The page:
After comparing the Hex representation of the working and non-working file it was very clear what was happening.

The non-working file was prepended with three invisible characters: ... which upon closer inspection is EFBBBF.

If you know a thing or two about encodings you know that's the BOM (Byte Order Mark) and that Go doesn't like it (”We don't like BOMs.” - bradfitz on the Go issue tracker).

Wikipedia says:

The byte order mark (BOM) is a Unicode character, U+FEFF BYTE ORDER MARK (BOM), whose appearance as a magic number at the start of a text stream can signal several things to a program reading the text:[1]
The byte order, or endianness, of the text stream; The fact that the text stream's encoding is Unicode, to a high level of confidence; Which Unicode encoding the text stream is encoded as.

As it turns out Microsoft adds these if you save a CSV from Excel.

Microsoft compilers and interpreters, and many pieces of software on Microsoft Windows such as Notepad treat the BOM as a required magic number rather than use heuristics. These tools add a BOM when saving text as UTF-8, and cannot interpret UTF-8 unless the BOM is present or the file contains only ASCII. Google Docs also adds a BOM when converting a document to a plain text file for download.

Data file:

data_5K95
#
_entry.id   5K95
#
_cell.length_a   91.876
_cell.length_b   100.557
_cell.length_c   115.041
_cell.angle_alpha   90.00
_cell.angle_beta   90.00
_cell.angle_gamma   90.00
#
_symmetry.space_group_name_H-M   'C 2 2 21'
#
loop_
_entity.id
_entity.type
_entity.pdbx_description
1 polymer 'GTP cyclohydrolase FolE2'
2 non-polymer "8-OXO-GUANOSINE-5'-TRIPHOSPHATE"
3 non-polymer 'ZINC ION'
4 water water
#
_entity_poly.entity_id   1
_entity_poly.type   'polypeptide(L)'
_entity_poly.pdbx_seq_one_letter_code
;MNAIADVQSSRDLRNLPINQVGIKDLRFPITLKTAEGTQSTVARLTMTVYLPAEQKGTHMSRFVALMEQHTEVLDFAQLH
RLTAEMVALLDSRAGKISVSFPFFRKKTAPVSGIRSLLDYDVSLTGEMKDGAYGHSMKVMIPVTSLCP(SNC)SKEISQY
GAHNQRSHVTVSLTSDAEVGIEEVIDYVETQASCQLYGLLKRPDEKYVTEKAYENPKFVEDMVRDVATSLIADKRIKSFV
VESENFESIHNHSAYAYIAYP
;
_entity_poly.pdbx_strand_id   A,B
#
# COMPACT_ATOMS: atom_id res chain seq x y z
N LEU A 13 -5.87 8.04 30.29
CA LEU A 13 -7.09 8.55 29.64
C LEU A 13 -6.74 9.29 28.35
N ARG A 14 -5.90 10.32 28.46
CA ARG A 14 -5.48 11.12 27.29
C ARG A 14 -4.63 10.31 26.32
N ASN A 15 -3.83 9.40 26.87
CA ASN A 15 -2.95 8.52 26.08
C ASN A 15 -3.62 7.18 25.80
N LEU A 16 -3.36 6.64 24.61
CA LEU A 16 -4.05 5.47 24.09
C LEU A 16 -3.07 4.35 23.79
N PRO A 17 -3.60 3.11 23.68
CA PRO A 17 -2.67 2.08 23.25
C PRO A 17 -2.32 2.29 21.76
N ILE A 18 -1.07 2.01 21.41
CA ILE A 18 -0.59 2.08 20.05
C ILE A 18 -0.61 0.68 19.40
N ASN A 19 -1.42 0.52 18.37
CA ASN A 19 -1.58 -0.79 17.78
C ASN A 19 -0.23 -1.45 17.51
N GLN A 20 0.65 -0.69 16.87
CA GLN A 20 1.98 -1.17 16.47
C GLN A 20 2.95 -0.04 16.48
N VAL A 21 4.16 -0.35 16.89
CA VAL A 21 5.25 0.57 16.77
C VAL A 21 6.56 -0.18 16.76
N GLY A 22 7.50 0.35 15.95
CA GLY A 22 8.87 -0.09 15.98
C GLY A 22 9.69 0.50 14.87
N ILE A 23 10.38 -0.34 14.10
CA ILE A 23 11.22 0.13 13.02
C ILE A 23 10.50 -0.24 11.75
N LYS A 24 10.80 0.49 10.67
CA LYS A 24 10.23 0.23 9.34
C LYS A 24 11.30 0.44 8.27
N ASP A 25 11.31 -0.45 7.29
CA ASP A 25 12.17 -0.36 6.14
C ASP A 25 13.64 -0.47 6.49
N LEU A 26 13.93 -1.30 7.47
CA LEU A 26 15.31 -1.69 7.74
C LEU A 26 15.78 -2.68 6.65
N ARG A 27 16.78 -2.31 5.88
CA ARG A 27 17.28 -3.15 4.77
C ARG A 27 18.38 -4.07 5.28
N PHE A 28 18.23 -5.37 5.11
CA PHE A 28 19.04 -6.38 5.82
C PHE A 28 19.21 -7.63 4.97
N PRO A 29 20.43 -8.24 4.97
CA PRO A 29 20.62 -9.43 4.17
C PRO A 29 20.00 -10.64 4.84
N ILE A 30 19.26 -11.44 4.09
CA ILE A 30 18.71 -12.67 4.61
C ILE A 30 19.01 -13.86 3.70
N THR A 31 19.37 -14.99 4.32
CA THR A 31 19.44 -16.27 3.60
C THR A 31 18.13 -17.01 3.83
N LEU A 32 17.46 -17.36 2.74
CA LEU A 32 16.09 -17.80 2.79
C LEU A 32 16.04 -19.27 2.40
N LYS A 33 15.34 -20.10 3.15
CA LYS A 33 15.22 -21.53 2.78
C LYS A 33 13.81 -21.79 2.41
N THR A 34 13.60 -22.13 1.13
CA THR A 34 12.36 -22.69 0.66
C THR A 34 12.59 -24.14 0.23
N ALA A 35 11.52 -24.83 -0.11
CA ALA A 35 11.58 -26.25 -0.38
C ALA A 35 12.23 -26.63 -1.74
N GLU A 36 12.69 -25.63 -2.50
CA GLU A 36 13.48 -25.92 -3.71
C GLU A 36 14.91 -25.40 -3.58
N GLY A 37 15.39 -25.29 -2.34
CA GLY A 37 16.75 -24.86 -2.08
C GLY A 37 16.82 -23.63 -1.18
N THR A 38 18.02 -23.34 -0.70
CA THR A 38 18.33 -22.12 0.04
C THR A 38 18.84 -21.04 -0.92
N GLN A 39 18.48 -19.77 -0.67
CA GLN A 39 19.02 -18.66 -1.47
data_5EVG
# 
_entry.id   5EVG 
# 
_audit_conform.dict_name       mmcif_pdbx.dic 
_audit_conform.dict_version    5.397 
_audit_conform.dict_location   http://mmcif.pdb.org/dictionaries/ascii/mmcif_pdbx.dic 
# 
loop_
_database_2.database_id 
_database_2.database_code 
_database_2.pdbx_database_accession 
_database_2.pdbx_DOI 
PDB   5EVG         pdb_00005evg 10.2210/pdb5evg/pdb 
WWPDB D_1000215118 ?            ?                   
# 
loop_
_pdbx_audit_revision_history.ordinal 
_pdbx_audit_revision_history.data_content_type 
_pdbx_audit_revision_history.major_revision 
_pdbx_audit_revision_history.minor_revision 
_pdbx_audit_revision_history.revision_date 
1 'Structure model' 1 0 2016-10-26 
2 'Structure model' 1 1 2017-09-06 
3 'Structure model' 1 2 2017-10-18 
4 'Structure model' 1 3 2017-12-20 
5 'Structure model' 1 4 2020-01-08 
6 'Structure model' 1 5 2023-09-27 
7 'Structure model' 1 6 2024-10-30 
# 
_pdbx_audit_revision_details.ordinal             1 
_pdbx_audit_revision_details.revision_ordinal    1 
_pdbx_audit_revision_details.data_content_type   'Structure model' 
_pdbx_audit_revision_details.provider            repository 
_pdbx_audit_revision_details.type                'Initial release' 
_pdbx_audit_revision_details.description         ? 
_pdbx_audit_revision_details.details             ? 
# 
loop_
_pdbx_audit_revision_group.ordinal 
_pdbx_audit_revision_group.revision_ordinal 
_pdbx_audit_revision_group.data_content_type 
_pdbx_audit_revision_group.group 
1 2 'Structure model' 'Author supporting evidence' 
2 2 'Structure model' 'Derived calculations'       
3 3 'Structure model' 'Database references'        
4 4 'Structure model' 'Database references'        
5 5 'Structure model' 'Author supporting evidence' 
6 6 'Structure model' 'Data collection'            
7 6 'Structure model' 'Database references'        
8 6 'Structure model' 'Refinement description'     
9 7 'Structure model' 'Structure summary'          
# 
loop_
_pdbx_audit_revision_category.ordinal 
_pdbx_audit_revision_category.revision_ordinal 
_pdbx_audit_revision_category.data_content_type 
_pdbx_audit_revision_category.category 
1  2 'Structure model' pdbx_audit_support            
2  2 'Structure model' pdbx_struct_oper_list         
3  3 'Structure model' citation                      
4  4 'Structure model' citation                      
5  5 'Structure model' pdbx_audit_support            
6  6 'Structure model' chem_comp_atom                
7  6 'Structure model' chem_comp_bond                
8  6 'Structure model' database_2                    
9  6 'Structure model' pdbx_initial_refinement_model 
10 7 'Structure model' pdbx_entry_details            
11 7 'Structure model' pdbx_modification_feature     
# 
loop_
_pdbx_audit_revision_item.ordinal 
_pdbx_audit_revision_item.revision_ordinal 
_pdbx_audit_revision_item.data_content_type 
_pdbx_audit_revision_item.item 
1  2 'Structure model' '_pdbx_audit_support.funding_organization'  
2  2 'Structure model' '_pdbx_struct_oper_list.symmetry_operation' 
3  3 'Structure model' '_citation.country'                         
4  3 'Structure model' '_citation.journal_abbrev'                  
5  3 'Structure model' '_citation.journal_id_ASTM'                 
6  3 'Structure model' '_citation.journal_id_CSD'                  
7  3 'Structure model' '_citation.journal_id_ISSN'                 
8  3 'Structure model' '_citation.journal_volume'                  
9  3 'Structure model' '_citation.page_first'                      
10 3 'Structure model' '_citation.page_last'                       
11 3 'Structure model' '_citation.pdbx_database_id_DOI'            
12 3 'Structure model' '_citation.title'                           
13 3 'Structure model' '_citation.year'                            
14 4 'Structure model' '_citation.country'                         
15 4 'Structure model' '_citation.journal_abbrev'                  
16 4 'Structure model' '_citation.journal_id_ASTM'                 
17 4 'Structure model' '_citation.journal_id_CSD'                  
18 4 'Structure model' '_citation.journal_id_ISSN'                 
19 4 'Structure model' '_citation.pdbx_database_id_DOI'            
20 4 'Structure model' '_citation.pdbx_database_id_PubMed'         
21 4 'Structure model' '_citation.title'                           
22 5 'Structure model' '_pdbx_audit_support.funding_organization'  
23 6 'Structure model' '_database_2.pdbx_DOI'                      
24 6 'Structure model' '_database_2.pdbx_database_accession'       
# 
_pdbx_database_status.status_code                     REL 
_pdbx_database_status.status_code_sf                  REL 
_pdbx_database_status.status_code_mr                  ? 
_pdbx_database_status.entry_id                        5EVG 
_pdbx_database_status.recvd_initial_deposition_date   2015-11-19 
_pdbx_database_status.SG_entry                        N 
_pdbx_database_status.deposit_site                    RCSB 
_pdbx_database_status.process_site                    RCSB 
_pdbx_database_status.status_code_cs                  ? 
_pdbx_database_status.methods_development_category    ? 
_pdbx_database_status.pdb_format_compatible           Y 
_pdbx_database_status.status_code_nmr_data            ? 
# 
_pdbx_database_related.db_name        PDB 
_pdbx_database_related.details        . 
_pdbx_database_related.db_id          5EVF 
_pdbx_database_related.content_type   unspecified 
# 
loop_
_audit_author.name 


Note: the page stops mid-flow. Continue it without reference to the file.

On top of that: This behavior is different between Microsoft Excel for Mac: Version 15.12.3 and Microsoft Excel for Mac: Version 16.28. I tried to replicate the issue on Version 15 at first, exported the CSV and the BOM control characters weren't inserted. I then upgraded and saw that they added the UTF-8 CSV option additionally to the "normal" CSV export which is now buried all the way at the bottom of the save dialog (Not even pictured in this screenshot) and the default one is UTF-8 with the additional BOM characters.

Example to replicate

I created 3 files, two from Excel Version 16 with the UTF-8 and the "normal" export. One from the only available CSV export in Excel Version 15 where you can easily spot the difference.

csv_excel_16_utf8_example.csv
csv_excel_16_example.csv
csv_excel_15_example.csv

Running the Go importer with gocsv and the three example files, the first column is missing in the example using the UTF-8 version of the file.

csv|master⚡ ⇒ FILEPATH=csv_excel_15_example.csv go run csv.go
row {Foo Bar Baz}
csv|master⚡ ⇒ FILEPATH=csv_excel_16_example.csv go run csv.go
row {Foo Bar Baz}
csv|master⚡ ⇒ FILEPATH=csv_excel_16_utf8_example.csv go run csv.go
row { Bar Baz}

After removing the BOM characters and running the importer everything worked as expected:

csv|master⚡ ⇒ FILEPATH=csv_excel_15_example.csv go run csv.go
row {Foo Bar Baz}
csv|master⚡ ⇒ FILEPATH=csv_excel_16_example.csv go run csv.go
row {Foo Bar Baz}
csv|master⚡ ⇒ FILEPATH=csv_excel_16_utf8_example.csv go run csv.go
row {Foo Bar Baz}

Workaround / Hack

If you can't touch the file, do a properly encoded export or can switch to a different CSV library you could also use this dimchansky/utfbom library to remove encoding information after parsing the file.

o, err := ioutil.ReadAll(utfbom.SkipOnly(bufio.NewReader(cf)))
if err != nil {
    fmt.Println(err)
    return
}

It's always the “Schei? Encoding” in the end isn't it?